Winnie the Pooh: Seasons of Giving
Also available in a new 10th Anniversary edition is Winnie the Pooh: Seasons of Giving. This release combines three Pooh shorts that were originally made-for-TV, including A Winnie the Pooh Thanksgiving (1998) and two shorts originally from The New Adventures of Winnie the Pooh (“Groundpiglet Day” and “Find Her, Keep Her”), into one “film”. Also on the disc are two bonus cartoons from the New Adventures series, “Magic Earmuffs” and “The Wishing Bear”. All of these short cartoons are from the 1988-89 season of the show.
This is probably a perfectly fine release for young children, although I did see a few comments around the ‘net that some very young kids might have problems with some occasionally scary scenes. Even I was a little disturbed by seeing Piglet in a pretty tense situation in “Magic Earmuffs”, when he’s skating from ice floe to ice floe while on the edge of a big waterfall! Adults will have a tougher time with this release, as by this time the Disney cartoons have drifted farther and farther away from the the original A. A. Milne books. They added many new and uninspired characters, while some of the originals (most notably Kanga, mother to Roo) disappeared. Also, the hodge-podge of cartoons offers up a number of confusions — stylistic differences from cartoon to cartoon, different voice actors portraying characters (sadly, many of the original voice actors had passed away prior to these cartoons), and even Christopher Robin’s accent switching back-and-forth from British to American! “Oh, bother!” might exclaim Pooh.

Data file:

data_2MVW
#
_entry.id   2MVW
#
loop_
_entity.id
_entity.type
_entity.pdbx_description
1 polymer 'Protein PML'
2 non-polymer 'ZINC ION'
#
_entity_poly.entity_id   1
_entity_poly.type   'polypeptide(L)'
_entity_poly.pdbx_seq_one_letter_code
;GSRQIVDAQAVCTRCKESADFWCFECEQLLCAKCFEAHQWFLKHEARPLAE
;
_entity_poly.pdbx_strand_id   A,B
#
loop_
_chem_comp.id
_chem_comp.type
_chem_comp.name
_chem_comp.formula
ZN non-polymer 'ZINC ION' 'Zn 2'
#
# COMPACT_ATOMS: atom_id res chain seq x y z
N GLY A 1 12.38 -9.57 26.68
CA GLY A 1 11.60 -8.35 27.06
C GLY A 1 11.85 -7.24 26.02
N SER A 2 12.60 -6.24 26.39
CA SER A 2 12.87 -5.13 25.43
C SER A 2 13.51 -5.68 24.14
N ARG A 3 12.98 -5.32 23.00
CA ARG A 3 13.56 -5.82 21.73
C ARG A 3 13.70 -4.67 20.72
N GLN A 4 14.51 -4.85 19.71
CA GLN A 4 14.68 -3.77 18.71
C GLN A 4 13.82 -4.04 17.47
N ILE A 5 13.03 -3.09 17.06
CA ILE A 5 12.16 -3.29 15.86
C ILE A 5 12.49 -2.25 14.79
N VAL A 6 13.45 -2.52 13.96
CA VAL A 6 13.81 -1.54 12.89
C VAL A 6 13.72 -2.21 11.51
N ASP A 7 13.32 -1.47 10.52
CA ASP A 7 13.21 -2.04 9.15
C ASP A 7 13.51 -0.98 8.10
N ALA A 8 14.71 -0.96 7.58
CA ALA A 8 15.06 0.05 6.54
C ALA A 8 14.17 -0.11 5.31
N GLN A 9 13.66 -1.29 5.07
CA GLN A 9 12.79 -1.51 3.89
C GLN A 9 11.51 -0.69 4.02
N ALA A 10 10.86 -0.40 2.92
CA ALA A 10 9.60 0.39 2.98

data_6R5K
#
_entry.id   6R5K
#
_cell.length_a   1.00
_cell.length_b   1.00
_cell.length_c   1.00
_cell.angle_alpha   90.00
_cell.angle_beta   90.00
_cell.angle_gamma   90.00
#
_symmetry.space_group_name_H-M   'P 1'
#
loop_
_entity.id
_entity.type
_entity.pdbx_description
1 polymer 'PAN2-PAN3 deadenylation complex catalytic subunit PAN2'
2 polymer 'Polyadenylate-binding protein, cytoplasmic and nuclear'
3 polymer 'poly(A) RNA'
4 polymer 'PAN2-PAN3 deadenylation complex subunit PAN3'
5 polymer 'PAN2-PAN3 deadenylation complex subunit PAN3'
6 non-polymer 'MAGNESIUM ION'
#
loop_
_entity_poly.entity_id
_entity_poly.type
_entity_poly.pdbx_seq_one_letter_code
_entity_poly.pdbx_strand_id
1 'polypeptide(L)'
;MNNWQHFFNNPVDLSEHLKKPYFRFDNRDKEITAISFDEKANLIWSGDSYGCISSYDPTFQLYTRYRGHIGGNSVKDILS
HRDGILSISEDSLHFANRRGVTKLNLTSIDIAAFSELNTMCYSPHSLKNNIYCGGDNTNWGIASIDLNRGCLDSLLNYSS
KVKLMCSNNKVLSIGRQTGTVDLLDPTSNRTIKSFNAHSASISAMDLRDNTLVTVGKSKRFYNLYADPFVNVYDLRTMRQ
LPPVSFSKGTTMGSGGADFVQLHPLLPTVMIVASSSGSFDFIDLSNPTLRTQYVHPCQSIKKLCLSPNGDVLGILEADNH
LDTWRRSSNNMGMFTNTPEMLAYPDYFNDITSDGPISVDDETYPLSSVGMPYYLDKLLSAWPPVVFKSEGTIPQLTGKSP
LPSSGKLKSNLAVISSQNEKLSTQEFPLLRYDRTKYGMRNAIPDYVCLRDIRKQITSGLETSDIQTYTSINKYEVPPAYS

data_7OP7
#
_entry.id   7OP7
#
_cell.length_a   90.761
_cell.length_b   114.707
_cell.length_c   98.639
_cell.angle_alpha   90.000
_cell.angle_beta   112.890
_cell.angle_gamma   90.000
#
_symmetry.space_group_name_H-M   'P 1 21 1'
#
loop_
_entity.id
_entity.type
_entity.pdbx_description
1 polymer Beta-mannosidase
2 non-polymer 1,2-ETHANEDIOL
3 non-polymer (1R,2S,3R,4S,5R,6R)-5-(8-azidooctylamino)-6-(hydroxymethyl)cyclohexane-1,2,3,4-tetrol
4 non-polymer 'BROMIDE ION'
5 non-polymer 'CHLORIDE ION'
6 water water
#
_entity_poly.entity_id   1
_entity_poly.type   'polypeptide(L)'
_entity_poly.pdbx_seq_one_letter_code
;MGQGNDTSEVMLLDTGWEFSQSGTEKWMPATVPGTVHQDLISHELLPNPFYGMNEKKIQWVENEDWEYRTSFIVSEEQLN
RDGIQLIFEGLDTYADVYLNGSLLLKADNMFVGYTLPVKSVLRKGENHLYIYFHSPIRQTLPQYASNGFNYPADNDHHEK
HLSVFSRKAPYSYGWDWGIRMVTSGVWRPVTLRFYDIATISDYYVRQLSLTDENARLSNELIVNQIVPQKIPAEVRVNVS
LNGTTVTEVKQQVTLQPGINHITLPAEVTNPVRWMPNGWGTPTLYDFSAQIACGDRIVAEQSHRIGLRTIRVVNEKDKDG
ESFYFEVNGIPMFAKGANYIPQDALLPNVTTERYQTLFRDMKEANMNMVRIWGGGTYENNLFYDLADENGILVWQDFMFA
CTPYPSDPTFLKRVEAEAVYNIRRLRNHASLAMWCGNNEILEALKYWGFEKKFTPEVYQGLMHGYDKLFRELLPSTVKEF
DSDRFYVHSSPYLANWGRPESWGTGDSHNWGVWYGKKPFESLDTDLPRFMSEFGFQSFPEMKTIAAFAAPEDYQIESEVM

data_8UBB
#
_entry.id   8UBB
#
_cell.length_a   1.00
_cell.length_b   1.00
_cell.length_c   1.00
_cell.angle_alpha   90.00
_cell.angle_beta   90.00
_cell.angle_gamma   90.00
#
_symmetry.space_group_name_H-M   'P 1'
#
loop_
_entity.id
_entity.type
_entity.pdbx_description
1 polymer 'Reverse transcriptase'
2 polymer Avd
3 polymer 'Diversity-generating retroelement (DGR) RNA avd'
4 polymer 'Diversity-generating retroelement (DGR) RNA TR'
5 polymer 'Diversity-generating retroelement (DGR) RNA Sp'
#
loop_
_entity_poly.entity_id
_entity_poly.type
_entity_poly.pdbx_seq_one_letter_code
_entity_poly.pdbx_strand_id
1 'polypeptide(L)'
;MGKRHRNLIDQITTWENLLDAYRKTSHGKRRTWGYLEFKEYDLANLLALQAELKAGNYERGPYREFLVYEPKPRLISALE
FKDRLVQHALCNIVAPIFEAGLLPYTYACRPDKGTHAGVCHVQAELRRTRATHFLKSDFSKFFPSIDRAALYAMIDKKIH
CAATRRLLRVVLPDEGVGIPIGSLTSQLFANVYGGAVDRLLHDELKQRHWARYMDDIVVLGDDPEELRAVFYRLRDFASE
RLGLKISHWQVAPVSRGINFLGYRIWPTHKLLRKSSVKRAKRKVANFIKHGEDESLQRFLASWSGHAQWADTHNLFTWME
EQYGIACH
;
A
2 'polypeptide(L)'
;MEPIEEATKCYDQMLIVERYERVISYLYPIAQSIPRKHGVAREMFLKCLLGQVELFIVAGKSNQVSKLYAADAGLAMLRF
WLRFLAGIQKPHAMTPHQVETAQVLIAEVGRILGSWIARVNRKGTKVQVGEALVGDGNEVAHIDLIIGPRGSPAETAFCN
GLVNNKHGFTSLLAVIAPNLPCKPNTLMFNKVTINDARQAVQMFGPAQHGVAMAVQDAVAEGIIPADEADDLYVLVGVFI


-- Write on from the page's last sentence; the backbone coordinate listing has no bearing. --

If you have no problem with your Pooh not being all that Milne-like (or even as good as the original Disney Pooh shorts!), then this will be fine for your kids’ holiday viewing, although they will have to tolerate the characters frequently acting like idiots. In the long-standing Disney DVD tradition, there are a couple of Pooh games to play as bonus features. If you’re a Disney or Pooh collector, the Gift Set version of the DVD comes with a very cute baby-sized Christmas stocking featuring Pooh, Tigger and Piglet.
(Complimentary copies for this review were provided by the studio.)